I spent most of this week discarding.
Most of what got tossed went to the recycling center. Other items will be sold off. I don’t like to see my excess wind up in a landfill just because I couldn’t control how much I consume. Driving past the county dump this afternoon, it seemed to me to be a hundred feet higher. Though I do my best not to contribute to the altitude, I can’t escape that at least a few of those towering inches are indeed mine.
The number of bags of shredded files totaled five. I can probably shred another ten bagfuls. My parents’ lives comprised much of those confetti strips of paper. They’ve been gone nearly seven years now. Old mortgage papers, phone numbers for people who have moved on, medical receipts. Two lives in paper.
Our house resembles a bomb blast as we make room. Items that once held precious memories today prove that magic drains out in time. The present asserts itself, while the future bears down with the weight of uncertainty.
The Lord’s been speaking to my heart this week. He says I need to live lighter. With each discarded item, each memory that tumbles from my hand, each dream I let go, I know I’m one step closer to heaven.
I don’t think that word’s just for me, though.
I’ve lost nearly 30 pounds on the low-glycemic diet I’ve been following. It could have been more, but 30 was enough. I added a few off-limits items and my weight has stabilized. Of all the effects of this weight loss, none compares with the energy I’ve rediscovered.
There’s a lesson for us in that.
Whenever I consider the American Church’s state, I can’t help but think that much of our problem stems, not from the weight of glory, but from the burden of worldliness. Our inability to resist the weight of the world has rendered us fat and lazy, shackled to things, and far from the heart of God.
A simple gut check here: we don’t do the things Christ asks of us because if we did, we’d have to lose our lives. We’d have to step away from the TV, turn off the iPod, stop planning the vacation in Cancun, and get serious about the work of the Lord. We’d have to stop wondering how to insure all the debris we lay claim to and start investing in the Kingdom.
But you see, we can’t, can we? All that stuff means too much to us.
I hear so many people talking about seeking after God for a vision for their lives. To most of those people, I would say, “Give up now.”
Why? Because not a square inch exists in their souls for whatever vision God would wish to give them. All the empty places reserved for the Lord are filled with the world’s accumulated trappings. That stops 99 percent of Christians in the West dead, right there. They’ll never be effective for the Kingdom because they can’t give it all up and live lighter.
When God sent manna, He warned the people not to store it because He wants His people to live lighter.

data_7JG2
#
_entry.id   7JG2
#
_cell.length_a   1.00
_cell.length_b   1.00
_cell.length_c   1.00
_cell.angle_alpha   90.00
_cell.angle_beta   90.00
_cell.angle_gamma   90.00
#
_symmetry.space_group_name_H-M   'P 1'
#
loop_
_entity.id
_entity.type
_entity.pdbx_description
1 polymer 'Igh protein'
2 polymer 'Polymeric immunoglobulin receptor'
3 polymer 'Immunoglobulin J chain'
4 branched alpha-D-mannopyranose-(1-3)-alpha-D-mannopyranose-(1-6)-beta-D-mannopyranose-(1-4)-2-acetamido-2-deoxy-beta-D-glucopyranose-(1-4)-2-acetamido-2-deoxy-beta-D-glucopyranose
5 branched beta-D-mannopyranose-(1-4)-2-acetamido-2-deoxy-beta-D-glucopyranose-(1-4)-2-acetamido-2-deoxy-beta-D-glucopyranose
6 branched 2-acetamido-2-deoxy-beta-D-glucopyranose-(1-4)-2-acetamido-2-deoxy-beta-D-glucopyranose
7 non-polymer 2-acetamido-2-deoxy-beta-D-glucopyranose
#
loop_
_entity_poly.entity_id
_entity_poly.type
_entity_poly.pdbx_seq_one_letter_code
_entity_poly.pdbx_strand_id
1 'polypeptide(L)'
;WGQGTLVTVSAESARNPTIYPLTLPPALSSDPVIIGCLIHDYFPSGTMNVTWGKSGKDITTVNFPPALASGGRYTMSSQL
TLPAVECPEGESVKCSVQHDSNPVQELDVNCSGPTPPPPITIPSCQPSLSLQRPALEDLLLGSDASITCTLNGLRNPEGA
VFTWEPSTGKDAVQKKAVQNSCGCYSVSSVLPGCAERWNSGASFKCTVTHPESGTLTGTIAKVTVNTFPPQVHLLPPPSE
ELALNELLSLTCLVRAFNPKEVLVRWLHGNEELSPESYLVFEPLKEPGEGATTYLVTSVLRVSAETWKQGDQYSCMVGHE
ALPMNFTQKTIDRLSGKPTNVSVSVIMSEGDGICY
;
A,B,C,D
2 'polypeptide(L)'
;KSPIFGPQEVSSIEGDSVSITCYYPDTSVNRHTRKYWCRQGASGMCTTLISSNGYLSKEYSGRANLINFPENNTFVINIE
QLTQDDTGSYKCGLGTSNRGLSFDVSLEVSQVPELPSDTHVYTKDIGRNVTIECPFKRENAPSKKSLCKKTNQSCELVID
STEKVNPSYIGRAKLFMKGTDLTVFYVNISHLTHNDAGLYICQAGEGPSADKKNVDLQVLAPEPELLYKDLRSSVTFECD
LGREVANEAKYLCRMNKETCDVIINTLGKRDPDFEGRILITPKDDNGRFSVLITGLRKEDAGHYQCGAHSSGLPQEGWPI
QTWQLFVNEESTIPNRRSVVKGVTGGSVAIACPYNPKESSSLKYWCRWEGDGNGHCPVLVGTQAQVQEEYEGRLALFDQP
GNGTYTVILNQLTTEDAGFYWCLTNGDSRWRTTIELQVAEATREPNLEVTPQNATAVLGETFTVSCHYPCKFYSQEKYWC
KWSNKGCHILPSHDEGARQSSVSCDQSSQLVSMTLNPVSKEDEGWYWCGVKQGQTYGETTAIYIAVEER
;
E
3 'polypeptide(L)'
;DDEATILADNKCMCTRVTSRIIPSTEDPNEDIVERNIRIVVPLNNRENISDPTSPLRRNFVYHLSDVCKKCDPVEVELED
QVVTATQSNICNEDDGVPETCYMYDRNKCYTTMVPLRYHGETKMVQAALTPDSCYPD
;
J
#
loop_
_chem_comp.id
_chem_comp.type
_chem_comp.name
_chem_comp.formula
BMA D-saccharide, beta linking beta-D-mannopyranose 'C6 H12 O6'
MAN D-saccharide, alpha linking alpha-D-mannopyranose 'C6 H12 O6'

When the days grow dim, Jesus warns us not to go back for our coat when it is time to move because He wants us to live lighter.
The desire to hold onto the world’s symbols of success destroys Christians. Destroys. The number of people who put their hands to the plow and look back must be in the millions. And each one of those millions grieves the heart of God. When I think of all those hopeful servants who never achieved God’s best for them because, like the monkey who grabbed the coconut in the trap, they couldn’t let go of their stuff and subsequently saw their ministry potential nullified…well, it breaks my heart.
At one point in my life, nearly everything I owned fit into my Honda Civic hatchback. But time, a little success, marriage, and children all contribute to this upward parabolic curve of accumulation that inevitably leads to divided loyalties. And most people fail to question that division. They’ll call their wealth “God’s blessing,” yet for most people that “blessing” only leads to a soul loaded down with perishables. Instead of storing up treasure for heaven, we’re hoarding the wealth of the flesh and watching our potential for the Kingdom wither and die.
The American Dream undoes most of us. On paper, it reads great. But the reality only leads to bloat and uselessness. And if we think God’s going to use us mightily for the Kingdom when we’re stuffed to the gills with the world’s excess, then we’re the most deceived people on the face of the planet.
If we want our lives to reflect the transformation from self-centered louts into the glorious image of Christ, then we have a choice don’t we? And the amazing thing about that choice is that even if we chose wrong a long time ago, the Lord will give us another chance to choose right. He wants us to lose the world’s flab, even if we gorged ourselves on it once.
Right now, it’s not too late. One day, it will be.
To live larger, we’ve got to live lighter.
What do you have to lose?
17 thoughts on “Living Lighter, Living Larger”
“Our inability to resist the weight of the world has rendered us fat and lazy, shackled to things, and far from the heart of God.”
If we could reach even a small percentage of the Body in the West with this truth we might … just might … see God move among His Anglo-Saxon hordes once again.
Maybe. Just maybe.
“What do you have to lose?”
For someone who was raised by packrats (when my dad passed away, I found documents for the house they bought in 1954!) and who has been a packrat for most of my life, I’m just now starting to learn to get rid of stuff. I can only depend on the Spirit’s leading on some of the stuff because I have a hard time figuring out what’s neede and what’s just stuff.
Although, when it’s all said and done, it’s all just stuff.
People live forever, but items don’t. Now which should we be spending more time on?
You’re right. People are the most important. I inherited a whole bunch of stuff, and gave more away because we didn’t have room, from my parents when they passed away. I’d rather have them back.
Yeah, we lost my folks right as their grandchildren were being born and that truly stunk. My brothers and I would have given anything to have kept our parents around a few more years to enjoy their grandkids.
You’re not alone!